Latest News

Bank of England raises interest rates to 0.25%

The decision was made in response to the rapid spread of the Omicron Covid-19 variant and increase in living costs, which rose from 3.1% in September to 5.1% in November

The Bank of England (BoE) has raised interest rates from 0.1% to 0.25% for the first time in over three years.

The decision was made in response to the rapid spread of the Omicron Covid-19 variant and increase in living costs, which rose from 3.1% in September to 5.1% in November, according to the Office for National Statistics.

This was 0.6% higher than expected in the November Monetary Policy Report.

In an open letter to the Chancellor of the Exchequer, BoE said it expects inflation to “rise further above target in the near term”.

The bank’s Monetary Policy Committee voted eight to one favour for raising the interest rate and warned that it now expects inflation to peak to around 6% in April 2022.

It said it aims to “set monetary policy so that inflation returns sustainably to its target at a conventional horizon of around two years”.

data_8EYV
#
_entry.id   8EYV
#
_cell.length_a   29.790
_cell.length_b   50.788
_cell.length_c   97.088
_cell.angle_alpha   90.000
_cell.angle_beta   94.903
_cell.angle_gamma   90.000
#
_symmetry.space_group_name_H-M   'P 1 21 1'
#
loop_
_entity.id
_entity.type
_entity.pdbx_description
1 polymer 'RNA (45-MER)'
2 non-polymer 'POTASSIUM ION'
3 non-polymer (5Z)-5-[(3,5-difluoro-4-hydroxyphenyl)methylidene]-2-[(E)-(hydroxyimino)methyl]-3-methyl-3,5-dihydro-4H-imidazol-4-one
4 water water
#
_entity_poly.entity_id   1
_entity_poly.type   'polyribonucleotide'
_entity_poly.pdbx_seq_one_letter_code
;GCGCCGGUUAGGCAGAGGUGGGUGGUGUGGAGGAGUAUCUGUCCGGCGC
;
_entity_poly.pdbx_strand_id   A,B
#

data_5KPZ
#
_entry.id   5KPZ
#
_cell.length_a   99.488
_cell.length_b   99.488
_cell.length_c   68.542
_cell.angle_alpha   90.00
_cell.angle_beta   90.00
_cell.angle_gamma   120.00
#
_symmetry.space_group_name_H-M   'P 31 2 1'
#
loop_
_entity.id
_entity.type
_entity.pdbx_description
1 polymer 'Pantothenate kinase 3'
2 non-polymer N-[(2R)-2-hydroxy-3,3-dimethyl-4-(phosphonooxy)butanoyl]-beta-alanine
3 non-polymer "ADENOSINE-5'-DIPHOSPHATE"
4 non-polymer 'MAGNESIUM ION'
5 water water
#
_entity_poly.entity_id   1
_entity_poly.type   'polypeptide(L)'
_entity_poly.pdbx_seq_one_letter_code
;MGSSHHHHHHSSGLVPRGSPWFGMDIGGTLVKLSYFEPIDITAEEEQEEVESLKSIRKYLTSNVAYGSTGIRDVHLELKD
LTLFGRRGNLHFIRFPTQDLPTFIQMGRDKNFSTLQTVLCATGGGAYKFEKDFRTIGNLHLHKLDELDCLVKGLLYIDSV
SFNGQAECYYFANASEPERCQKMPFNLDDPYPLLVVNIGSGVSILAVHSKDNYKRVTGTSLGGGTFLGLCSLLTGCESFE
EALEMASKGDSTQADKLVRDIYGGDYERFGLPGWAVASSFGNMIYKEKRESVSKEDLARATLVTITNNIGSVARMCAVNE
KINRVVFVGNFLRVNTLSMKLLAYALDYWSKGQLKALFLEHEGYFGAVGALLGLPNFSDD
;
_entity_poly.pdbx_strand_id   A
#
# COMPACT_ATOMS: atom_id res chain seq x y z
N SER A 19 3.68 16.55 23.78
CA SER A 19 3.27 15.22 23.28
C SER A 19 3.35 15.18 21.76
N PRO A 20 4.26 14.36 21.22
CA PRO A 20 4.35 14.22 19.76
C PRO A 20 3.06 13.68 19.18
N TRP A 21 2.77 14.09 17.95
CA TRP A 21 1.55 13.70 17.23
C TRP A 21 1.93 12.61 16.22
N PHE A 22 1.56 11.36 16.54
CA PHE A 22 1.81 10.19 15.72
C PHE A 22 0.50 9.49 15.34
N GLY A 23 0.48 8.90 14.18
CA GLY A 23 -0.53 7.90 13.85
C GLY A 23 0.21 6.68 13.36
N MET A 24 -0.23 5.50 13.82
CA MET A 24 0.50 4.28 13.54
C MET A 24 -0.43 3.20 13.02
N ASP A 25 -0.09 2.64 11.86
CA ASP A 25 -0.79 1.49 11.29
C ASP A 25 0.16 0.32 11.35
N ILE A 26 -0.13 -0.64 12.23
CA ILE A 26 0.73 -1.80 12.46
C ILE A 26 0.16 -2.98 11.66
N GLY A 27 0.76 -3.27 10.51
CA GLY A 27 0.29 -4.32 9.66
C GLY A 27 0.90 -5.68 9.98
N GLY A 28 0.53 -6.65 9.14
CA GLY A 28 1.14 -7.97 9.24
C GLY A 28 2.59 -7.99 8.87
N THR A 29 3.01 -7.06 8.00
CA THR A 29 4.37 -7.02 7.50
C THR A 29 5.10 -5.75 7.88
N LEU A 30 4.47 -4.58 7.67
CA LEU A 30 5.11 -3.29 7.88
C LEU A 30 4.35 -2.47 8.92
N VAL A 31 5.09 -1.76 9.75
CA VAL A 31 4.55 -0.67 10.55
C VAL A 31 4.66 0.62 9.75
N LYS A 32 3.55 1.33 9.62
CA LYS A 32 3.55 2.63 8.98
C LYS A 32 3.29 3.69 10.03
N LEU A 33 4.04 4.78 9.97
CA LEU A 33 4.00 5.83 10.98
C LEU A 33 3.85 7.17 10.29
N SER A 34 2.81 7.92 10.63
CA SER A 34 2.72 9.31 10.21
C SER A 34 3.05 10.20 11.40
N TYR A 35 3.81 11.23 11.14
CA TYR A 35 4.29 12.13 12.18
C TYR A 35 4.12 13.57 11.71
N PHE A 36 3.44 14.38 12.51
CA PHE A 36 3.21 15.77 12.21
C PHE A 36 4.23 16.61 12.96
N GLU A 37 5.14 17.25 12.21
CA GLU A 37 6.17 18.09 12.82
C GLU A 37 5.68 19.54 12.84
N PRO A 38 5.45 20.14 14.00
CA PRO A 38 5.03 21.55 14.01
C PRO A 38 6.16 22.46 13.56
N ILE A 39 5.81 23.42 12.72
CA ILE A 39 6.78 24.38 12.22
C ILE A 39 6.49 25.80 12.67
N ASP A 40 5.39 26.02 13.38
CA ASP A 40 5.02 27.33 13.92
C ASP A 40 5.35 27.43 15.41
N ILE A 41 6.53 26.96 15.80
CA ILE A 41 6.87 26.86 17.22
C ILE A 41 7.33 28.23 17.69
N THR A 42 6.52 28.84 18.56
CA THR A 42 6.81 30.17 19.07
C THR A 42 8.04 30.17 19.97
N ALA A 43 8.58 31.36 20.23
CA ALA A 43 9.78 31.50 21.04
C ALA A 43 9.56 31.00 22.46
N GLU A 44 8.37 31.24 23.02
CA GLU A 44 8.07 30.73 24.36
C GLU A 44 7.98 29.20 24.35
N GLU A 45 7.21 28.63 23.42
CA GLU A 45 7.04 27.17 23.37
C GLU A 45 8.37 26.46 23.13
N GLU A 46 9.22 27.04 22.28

Suren Thiru, head of economics, at the British Chambers of Commerce, said: “While policymakers are facing a tricky trade-off between surging inflation and a stalling recovery, with the current inflationary spike mostly driven by global factors, higher interest rates will do little to curb further increases in inflation.

“Instead, it is vital more than ever that the government’s supply chain advisory group and industry taskforce start to provide some practical solutions to the supply and labour shortages that are continuing to stoke inflationary pressures.”

He added: “Without real improvement to the situation supply chains are currently facing, rising prices will continue to be an issue even with monetary policy responses.”

Show More
Back to top button